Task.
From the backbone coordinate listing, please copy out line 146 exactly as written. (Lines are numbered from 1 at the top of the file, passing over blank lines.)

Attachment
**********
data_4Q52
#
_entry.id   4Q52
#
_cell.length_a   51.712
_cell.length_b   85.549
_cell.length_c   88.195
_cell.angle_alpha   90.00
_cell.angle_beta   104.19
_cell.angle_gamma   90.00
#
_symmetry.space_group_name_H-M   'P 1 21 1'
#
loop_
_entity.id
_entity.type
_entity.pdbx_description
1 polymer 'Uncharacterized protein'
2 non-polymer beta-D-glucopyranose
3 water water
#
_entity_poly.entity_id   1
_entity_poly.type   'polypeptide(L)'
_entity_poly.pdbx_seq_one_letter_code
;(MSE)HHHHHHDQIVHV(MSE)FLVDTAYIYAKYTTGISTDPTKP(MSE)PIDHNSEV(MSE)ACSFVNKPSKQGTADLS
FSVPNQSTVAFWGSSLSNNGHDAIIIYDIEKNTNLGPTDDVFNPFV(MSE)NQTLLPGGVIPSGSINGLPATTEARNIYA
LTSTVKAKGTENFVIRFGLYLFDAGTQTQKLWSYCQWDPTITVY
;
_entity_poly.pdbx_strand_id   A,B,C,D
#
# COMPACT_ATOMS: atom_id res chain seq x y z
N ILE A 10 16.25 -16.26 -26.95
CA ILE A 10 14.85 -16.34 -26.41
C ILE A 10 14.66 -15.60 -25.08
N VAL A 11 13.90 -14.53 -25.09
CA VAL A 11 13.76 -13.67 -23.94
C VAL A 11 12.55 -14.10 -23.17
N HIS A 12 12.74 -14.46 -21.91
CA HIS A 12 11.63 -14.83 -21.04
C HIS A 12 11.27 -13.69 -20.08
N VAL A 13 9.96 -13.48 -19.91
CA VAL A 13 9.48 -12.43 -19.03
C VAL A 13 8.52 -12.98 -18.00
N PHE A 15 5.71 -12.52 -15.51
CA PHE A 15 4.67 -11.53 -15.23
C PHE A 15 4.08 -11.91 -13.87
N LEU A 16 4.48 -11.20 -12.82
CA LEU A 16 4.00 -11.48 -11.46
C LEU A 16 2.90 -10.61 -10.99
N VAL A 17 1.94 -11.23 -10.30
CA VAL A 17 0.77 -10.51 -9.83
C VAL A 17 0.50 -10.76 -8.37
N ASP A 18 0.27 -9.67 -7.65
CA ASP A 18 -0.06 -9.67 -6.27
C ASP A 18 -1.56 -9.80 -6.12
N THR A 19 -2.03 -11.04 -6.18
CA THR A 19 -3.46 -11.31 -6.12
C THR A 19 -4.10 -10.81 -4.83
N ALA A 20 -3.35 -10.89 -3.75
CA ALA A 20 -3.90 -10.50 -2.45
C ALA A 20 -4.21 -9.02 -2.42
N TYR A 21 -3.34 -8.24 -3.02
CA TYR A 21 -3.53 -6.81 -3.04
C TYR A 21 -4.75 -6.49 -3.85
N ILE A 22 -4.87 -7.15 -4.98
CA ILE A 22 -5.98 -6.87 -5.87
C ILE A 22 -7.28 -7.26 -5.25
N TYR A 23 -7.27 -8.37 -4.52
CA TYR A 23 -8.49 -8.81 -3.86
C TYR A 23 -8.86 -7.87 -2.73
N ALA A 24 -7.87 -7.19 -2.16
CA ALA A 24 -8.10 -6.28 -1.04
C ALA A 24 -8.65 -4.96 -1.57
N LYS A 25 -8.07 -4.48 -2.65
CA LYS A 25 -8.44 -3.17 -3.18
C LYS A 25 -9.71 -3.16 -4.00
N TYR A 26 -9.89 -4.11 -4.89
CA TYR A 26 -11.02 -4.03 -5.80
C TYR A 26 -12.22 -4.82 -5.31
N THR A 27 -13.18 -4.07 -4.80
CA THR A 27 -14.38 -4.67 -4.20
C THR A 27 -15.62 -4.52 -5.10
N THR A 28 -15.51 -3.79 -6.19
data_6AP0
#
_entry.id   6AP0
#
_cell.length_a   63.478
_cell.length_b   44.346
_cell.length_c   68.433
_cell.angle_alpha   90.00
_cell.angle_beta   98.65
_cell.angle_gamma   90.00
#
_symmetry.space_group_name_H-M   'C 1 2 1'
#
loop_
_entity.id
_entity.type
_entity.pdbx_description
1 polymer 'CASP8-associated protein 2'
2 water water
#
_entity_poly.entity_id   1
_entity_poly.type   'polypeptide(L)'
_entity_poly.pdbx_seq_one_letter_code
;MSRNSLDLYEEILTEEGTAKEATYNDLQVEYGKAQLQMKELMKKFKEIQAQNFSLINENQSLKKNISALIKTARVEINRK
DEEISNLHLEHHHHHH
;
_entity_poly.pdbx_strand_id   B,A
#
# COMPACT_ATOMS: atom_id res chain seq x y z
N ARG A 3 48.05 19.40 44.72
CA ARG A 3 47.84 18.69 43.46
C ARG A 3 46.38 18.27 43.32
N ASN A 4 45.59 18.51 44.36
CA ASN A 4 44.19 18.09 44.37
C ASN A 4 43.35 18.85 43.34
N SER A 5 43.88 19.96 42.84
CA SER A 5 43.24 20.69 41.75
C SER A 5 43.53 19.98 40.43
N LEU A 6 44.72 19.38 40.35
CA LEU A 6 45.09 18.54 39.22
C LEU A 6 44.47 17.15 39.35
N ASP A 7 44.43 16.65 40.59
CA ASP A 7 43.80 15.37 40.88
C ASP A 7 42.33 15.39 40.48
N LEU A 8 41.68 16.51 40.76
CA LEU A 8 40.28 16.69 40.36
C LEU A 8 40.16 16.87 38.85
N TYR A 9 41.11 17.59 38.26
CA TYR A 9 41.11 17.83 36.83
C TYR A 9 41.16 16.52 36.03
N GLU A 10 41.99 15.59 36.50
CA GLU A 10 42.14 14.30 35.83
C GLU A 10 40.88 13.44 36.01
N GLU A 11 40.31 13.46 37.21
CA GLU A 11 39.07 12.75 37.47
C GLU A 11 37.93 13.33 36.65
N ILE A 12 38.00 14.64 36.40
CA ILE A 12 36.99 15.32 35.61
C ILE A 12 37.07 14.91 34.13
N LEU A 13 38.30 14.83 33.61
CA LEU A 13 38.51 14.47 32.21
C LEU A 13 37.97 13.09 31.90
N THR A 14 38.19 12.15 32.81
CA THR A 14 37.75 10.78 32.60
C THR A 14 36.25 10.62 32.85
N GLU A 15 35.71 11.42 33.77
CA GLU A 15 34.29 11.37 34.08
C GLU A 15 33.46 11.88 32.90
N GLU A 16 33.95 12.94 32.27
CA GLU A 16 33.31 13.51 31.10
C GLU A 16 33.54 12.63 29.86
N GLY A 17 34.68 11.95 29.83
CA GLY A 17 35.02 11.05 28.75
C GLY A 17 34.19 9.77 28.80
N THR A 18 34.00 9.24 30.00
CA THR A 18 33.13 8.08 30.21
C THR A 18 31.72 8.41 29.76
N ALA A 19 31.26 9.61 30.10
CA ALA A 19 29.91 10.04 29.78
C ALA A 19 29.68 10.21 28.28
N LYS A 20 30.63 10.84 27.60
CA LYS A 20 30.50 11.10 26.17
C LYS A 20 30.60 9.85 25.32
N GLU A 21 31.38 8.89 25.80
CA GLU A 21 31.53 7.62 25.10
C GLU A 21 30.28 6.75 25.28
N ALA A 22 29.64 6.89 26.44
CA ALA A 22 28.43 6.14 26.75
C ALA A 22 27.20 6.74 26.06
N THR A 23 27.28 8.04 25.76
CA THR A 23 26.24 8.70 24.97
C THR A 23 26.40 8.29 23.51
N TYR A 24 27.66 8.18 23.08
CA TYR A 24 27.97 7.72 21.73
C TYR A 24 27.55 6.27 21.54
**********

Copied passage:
N THR A 14 38.19 12.15 32.81